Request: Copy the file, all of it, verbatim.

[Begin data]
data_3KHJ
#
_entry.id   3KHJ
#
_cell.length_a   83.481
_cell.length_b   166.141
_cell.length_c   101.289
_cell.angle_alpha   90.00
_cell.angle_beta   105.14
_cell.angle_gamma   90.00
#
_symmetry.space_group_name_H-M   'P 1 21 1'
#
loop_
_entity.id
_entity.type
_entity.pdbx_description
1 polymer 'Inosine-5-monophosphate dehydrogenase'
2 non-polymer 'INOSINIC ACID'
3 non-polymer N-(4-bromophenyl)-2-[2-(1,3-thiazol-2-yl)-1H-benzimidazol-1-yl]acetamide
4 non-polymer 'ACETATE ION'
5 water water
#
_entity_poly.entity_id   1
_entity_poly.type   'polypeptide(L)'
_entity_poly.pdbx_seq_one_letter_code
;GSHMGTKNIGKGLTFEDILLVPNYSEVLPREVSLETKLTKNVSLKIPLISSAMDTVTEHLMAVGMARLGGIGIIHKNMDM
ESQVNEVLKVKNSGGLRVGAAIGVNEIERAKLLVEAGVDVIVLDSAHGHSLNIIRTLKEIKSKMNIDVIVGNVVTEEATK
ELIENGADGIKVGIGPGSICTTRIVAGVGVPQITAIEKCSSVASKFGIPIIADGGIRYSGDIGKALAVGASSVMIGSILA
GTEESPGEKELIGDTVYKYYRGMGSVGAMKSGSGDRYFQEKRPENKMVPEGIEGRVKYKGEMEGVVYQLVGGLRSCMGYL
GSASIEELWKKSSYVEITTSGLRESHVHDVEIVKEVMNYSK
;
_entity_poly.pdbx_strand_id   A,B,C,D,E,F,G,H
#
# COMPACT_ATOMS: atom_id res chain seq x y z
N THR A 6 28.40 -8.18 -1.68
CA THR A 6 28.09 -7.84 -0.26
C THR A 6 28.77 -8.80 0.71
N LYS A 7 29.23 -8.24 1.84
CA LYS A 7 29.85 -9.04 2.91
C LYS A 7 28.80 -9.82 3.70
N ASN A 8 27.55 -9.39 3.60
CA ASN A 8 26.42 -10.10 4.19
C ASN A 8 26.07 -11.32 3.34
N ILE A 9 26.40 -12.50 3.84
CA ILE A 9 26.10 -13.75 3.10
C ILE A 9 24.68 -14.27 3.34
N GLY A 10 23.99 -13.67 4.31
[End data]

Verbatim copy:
data_3KHJ
#
_entry.id   3KHJ
#
_cell.length_a   83.481
_cell.length_b   166.141
_cell.length_c   101.289
_cell.angle_alpha   90.00
_cell.angle_beta   105.14
_cell.angle_gamma   90.00
#
_symmetry.space_group_name_H-M   'P 1 21 1'
#
loop_
_entity.id
_entity.type
_entity.pdbx_description
1 polymer 'Inosine-5-monophosphate dehydrogenase'
2 non-polymer 'INOSINIC ACID'
3 non-polymer N-(4-bromophenyl)-2-[2-(1,3-thiazol-2-yl)-1H-benzimidazol-1-yl]acetamide
4 non-polymer 'ACETATE ION'
5 water water
#
_entity_poly.entity_id   1
_entity_poly.type   'polypeptide(L)'
_entity_poly.pdbx_seq_one_letter_code
;GSHMGTKNIGKGLTFEDILLVPNYSEVLPREVSLETKLTKNVSLKIPLISSAMDTVTEHLMAVGMARLGGIGIIHKNMDM
ESQVNEVLKVKNSGGLRVGAAIGVNEIERAKLLVEAGVDVIVLDSAHGHSLNIIRTLKEIKSKMNIDVIVGNVVTEEATK
ELIENGADGIKVGIGPGSICTTRIVAGVGVPQITAIEKCSSVASKFGIPIIADGGIRYSGDIGKALAVGASSVMIGSILA
GTEESPGEKELIGDTVYKYYRGMGSVGAMKSGSGDRYFQEKRPENKMVPEGIEGRVKYKGEMEGVVYQLVGGLRSCMGYL
GSASIEELWKKSSYVEITTSGLRESHVHDVEIVKEVMNYSK
;
_entity_poly.pdbx_strand_id   A,B,C,D,E,F,G,H
#
# COMPACT_ATOMS: atom_id res chain seq x y z
N THR A 6 28.40 -8.18 -1.68
CA THR A 6 28.09 -7.84 -0.26
C THR A 6 28.77 -8.80 0.71
N LYS A 7 29.23 -8.24 1.84
CA LYS A 7 29.85 -9.04 2.91
C LYS A 7 28.80 -9.82 3.70
N ASN A 8 27.55 -9.39 3.60
CA ASN A 8 26.42 -10.10 4.19
C ASN A 8 26.07 -11.32 3.34
N ILE A 9 26.40 -12.50 3.84
CA ILE A 9 26.10 -13.75 3.10
C ILE A 9 24.68 -14.27 3.34
N GLY A 10 23.99 -13.67 4.31